Chris Goulding was attacked by multiple Filipino players as he lay defenceless on the ground, never retaliating once.
Yet somehow the Australian basketball star has been suspended, and his manager is absolutely furious.
‘DOESN’T MAKE SENSE’: Aussie fans confused over ‘basket-brawl’ suspensions
The International Basketball Federation on Thursday handed down bans and fines over the crazy brawl between Australia and the Philippines on July 2.
Australia’s Daniel Kickert was banned for five internationals, while Thon Maker copped three and Goulding a one-game ban.
Ten Philippines players were suspended, including Poboy (five games) and Calvin Abueva (six games).
The heaviest penalties were handed to Calvin Abueva (six games, due to prior offences), and Roger Pogoy and Carl Cruz (both five games).
However the bizarre decision to ban Goulding has been met with fury from the Australian public.
Goulding was the victim of the initial foul that sparked the melee.
He never retaliated, but instead was set upon by numerous Filipino players while he was on the ground.
The Aussie player’s manager released an angry statement on Friday, labelling his client’s ban a ‘disgrace’.
“I am extremely disappointed in the ruling handed down by FIBA,” Daniel Moldovan wrote on Twitter.
“Chris Goulding neither provoked or retaliated to a vicious mob assault and has been suspended by FIBA. This is quite simply disgraceful.”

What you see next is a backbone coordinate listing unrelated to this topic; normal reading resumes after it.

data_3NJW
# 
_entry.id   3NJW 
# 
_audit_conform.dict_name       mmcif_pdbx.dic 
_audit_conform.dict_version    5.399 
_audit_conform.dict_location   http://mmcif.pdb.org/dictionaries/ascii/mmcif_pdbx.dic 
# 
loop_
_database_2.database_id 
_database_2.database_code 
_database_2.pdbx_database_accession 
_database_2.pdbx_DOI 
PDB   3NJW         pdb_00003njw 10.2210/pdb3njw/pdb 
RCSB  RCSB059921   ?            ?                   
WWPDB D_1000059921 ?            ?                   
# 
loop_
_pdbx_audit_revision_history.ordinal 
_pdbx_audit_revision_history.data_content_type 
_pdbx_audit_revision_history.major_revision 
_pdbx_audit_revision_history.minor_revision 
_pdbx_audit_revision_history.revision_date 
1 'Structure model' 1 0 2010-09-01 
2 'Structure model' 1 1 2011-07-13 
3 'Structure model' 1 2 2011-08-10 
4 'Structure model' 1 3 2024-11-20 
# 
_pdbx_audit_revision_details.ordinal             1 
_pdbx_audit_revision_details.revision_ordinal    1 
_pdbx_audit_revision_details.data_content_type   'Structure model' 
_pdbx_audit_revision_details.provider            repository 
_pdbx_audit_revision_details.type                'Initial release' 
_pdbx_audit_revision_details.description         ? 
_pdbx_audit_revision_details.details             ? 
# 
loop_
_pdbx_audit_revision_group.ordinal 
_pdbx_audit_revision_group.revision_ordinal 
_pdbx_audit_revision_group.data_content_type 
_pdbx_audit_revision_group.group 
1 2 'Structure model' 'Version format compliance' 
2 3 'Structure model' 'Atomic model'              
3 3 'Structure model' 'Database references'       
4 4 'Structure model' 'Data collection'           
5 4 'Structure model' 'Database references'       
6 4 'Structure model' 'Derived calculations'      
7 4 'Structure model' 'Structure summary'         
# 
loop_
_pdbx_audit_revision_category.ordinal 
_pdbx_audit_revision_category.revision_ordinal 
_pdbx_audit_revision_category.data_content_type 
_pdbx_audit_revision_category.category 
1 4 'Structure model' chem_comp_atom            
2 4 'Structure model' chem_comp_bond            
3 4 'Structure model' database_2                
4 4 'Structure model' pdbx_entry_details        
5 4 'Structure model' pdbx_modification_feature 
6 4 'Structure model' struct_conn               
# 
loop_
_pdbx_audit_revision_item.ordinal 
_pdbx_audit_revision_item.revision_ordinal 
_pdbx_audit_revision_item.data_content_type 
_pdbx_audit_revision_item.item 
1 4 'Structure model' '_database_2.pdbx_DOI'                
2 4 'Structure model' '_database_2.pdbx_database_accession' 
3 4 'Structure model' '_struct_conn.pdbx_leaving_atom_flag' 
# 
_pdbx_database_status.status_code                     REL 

And Moldovan was even less pleased with the ‘lenient’ ban handed to a Philippines assistant coach.
“However the most disturbing aspect of FIBA’s ruling is the fact that Assistant Coash Joseph Uichico, who in my opinion, is guilty of attempting to cause grievous bodily harm that could have easily resulted in the death of Chris Goulding, has been given a 3 game suspension.
“What message is FIBA sending to children all over the world when a violent and non-sensical act such as this is given nothing more than a slap on the wrist?
“Uichico should never be allowed to coach a FIBA sanctioned game again.”
While Goulding appeared to be collateral damage in the brawl, Basketball Australia CEO Anthny Moore said that he was found guilty of “inciting unsportsmanlike behaviour”.
“The findings of the panel were that throughout the game there was some niggle between Chris and a couple of players and FIBA took the view that that perhaps contributed to the third quarter incident,” Moore said on Thursday.
“Given everything we saw with Chris under the basket with 20 players on that’s a little tough to swallow and that’s a conversation we will have as a board tomorrow and with Chris.”
Maker was also unhappy with the length of his suspension.
While Maker noted his respect for FIBA, he used Twitter to explain his involvement in the fight.
“I tried to break up a conflict, but without security things quickly devolved into a very dangerous situation where I needed to act to protect my teammates and myself from imminent harm,” Maker said on Friday.
“As a human being I cannot turn my back on anyone, Australian or Filipino, teammate or not, who is being attacked by a mob without the adequate help of security.”
Aussie star Andrew Bogut also weighed into the mess with a rather cryptic tweet.
The Philippines, Japan and Indonesia are set to host the 2023 Basketball World Cup, and Bogut reckons that might have something to do with the seemingly soft Filipino bans.
If you are confused and shocked and what not with the penalties handed out in this FIBA brawl, check where the 2023 World Cup is. Case clo$ed!
— Andrew Bogut (@andrewbogut) July 19, 2018